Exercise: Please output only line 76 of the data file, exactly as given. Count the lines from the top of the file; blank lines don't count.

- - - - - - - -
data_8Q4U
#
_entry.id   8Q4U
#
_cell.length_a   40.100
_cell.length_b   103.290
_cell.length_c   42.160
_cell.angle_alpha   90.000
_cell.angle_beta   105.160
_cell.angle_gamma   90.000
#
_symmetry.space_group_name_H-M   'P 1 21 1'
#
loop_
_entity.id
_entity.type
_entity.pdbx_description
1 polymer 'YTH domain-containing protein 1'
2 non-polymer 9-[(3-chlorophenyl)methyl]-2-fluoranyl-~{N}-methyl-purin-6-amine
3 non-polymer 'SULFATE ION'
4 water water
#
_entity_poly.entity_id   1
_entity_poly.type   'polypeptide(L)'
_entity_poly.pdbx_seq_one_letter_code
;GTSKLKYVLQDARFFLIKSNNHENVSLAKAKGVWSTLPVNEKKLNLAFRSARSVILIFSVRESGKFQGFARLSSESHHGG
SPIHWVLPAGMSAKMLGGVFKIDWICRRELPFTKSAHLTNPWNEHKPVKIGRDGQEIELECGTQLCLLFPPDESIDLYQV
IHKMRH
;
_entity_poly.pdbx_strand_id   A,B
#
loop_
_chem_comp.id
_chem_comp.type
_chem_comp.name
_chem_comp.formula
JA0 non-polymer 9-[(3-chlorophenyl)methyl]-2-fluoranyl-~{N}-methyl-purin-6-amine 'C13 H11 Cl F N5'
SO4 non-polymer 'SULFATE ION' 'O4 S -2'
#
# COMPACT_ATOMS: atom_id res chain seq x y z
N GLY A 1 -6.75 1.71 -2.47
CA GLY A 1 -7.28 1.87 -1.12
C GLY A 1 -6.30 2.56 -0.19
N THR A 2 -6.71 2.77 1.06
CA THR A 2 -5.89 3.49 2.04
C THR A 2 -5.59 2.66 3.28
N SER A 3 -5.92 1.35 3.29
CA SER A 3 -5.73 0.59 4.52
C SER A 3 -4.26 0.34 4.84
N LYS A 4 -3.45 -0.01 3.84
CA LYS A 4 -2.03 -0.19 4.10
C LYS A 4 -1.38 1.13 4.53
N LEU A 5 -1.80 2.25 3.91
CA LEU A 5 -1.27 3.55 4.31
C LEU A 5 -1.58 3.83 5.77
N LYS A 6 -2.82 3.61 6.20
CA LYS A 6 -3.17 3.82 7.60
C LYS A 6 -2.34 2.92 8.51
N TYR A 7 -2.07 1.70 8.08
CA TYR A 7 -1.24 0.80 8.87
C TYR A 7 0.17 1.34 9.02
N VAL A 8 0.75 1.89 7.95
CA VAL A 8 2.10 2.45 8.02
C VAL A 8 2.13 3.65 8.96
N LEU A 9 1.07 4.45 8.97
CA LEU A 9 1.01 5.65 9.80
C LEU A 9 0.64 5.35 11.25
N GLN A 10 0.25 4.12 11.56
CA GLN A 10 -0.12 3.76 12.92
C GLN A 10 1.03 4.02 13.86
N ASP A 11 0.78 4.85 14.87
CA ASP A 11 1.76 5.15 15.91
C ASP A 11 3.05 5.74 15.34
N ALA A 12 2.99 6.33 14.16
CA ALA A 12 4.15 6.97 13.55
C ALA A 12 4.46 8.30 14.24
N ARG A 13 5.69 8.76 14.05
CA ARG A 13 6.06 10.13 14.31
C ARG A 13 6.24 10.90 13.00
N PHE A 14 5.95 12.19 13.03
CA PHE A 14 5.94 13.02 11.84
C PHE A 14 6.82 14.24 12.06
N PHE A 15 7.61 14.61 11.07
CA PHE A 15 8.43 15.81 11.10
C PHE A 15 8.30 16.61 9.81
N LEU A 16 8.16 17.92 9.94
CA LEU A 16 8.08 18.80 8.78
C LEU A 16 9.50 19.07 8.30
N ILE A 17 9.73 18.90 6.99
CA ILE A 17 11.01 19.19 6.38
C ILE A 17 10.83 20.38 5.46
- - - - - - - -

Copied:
C ALA A 12 4.46 8.30 14.24